Volunteer dogwood trees

Asked April 18, 2018, 1:16 PM EDT

I've owned a home in Wheaton for 40 yrs and over time birds and squirrels have deposited dogwood seeds in my hedgerows. They grew to various heights and lived 2-5 yrs. All succumbed due to some blight. However, over the past 8-15 yrs three of these "Volunteers" have defied the odds. They have been gnawed on by deer, shown signs of the crud (black spots, early leaf drop) and been fertilized by lots of dog pee and poo. Somehow they have survived and they are all currently in full bloom. Yeah! Is this unusual? Could I possibly have mutant trees? Would anyone from UMD be interested in coming out to inspect/take samples? Just asking.

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3 Responses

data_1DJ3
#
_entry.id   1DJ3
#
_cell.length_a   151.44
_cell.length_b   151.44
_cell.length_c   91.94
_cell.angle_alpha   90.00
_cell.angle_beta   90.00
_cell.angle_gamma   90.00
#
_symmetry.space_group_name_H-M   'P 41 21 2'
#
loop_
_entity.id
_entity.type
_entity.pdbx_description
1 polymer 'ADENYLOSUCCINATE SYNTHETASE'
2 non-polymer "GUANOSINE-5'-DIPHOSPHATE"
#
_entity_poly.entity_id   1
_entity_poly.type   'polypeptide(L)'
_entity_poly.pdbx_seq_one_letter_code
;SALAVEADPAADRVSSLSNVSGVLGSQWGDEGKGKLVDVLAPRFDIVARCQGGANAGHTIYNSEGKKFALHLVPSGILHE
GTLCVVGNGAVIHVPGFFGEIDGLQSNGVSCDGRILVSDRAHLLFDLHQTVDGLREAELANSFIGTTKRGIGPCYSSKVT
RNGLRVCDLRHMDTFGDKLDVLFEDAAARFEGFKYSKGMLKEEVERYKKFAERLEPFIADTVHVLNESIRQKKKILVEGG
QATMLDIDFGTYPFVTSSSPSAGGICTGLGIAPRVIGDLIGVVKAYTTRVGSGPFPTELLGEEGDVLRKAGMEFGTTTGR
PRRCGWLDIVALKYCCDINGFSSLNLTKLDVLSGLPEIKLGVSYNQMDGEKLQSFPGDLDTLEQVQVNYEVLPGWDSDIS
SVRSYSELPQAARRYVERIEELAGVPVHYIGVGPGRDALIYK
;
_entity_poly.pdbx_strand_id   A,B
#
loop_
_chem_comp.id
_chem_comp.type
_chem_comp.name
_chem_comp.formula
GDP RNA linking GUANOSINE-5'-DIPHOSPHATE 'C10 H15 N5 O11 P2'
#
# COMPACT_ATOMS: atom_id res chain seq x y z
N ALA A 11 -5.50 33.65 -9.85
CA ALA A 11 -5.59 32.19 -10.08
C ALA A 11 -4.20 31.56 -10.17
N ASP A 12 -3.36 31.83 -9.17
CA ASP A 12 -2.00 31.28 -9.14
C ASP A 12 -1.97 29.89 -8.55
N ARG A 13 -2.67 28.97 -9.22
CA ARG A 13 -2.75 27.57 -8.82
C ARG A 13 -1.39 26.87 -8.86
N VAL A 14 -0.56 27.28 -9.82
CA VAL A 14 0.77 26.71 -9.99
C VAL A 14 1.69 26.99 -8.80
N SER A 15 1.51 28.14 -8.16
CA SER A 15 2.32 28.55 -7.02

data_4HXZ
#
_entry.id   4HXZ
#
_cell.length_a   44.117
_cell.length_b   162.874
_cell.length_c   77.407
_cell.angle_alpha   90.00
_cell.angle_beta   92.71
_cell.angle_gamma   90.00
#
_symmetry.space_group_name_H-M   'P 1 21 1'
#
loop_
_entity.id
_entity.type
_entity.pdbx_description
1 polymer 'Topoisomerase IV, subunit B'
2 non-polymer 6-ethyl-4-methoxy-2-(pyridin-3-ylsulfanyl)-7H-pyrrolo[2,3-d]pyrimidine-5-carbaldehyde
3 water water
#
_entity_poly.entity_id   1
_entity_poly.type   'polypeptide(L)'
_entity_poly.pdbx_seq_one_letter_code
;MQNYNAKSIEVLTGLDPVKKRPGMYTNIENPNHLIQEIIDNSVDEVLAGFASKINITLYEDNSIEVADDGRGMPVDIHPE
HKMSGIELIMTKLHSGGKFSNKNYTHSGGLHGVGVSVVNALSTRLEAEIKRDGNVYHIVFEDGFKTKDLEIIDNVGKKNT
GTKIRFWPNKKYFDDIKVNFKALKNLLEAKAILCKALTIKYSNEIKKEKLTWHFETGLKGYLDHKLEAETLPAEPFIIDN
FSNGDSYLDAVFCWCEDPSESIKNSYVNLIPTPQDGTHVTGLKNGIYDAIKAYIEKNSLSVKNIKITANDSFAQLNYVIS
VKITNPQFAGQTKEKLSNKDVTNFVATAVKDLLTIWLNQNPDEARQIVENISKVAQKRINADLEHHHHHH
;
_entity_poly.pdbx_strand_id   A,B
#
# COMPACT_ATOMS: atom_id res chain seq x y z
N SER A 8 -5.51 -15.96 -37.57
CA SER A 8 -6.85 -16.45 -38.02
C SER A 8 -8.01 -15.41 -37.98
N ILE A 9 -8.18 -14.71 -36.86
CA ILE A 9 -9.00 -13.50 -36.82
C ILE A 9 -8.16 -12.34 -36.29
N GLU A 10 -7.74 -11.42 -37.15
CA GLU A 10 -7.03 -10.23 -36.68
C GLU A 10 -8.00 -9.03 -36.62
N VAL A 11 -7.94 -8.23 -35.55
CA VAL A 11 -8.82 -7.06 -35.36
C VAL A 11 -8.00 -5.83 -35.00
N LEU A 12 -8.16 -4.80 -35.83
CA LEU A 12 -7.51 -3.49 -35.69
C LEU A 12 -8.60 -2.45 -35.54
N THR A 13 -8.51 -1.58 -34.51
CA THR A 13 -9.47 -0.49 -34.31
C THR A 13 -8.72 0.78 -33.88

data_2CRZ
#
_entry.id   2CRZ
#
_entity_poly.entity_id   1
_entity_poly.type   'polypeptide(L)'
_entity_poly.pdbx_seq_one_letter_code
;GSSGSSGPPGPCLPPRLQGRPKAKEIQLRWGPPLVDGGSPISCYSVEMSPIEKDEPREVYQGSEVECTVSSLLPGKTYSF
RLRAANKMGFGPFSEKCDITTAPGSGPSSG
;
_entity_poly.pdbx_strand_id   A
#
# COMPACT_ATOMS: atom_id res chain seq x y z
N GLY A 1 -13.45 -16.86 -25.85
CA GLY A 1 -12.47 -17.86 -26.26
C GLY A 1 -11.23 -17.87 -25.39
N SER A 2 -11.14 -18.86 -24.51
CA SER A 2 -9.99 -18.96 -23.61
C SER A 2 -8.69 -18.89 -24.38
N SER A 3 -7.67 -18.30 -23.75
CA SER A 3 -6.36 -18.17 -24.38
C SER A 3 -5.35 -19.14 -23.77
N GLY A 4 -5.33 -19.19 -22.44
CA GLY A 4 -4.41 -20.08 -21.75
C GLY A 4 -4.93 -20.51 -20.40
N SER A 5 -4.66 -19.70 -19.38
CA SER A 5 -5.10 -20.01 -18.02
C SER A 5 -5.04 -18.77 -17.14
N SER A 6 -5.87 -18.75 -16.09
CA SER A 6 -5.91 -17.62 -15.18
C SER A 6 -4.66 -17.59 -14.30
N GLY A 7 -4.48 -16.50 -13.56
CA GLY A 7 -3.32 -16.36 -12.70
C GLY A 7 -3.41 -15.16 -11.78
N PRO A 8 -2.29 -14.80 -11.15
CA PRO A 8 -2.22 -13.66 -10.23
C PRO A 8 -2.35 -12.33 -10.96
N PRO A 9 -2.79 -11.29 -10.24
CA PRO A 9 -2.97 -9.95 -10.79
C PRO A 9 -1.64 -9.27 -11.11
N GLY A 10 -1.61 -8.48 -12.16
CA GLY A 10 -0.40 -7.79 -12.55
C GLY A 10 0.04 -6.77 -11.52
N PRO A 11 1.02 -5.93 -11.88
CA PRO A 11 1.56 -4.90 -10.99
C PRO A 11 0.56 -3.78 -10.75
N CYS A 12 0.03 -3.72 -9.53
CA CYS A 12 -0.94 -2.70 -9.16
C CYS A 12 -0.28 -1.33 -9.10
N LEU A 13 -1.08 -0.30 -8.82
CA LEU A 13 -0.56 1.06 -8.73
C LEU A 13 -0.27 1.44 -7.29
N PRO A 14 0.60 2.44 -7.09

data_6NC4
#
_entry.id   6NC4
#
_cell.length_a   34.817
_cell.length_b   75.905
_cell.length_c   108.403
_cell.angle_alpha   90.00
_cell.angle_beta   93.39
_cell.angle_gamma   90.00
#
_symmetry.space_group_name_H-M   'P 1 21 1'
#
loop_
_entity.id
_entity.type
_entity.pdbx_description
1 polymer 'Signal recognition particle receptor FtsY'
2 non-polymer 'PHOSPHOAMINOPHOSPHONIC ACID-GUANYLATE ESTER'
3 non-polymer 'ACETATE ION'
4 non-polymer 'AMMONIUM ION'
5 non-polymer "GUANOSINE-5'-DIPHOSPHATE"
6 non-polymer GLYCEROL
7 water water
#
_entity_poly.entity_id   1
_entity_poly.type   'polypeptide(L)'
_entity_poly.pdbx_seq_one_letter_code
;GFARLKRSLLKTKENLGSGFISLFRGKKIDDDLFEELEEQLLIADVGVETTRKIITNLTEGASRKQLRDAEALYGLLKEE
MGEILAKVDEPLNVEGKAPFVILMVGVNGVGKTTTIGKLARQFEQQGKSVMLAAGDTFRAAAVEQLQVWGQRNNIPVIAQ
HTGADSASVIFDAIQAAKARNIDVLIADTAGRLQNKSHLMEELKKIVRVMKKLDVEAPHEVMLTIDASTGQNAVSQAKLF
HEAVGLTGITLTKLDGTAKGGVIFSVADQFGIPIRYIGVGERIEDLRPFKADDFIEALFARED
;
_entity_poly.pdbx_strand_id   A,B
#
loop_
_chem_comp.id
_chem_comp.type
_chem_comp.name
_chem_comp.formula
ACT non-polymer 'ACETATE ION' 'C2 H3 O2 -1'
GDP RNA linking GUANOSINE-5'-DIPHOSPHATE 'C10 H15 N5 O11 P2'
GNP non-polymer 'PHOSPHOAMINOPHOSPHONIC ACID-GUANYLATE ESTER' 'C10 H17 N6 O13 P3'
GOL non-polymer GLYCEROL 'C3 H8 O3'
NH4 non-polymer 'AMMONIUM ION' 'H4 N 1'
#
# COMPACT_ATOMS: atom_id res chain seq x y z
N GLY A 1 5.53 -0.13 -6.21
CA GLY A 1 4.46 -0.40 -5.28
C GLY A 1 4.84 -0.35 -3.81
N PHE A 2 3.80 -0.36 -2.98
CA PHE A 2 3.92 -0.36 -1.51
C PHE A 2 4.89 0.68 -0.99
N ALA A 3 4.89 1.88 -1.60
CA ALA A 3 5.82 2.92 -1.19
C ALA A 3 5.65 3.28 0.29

You have demonstrated the principle of 'natural selection' in your landscape. The dogwoods with the best DNA have survived.
Dogwoods have been attacked in recent years by anthracnose (a fungus) and powdery mildew (also a fungus.) Fortunately, there is such a great genetic diversity in the wild population of dogwoods, that they have been able to produce so many berries with different traits that the good ones have successfully overcome the diseases (and in your case many other challenges) and survived.
So, your trees are not mutants, but winners!
Much research and hybridizing has been done to find and cultivate new 'varieties' or 'cultivars' of dogwoods that are resistant to the two fungi mentioned above. They are available on the market now. (Appalachian series is one.) You could contact nurseries and tell them about your dogwoods, so see if any are interested in ones that can overcome BOTH of the diseases.


Since this is actually a commercial question, you can contact Stanton Gill to see if he can recommend a production nursery that might be interested in your plants. His contact information is in the Staff Directory at the bottom of our homepage.

Thanks a bunch for your speedy replies with so much info.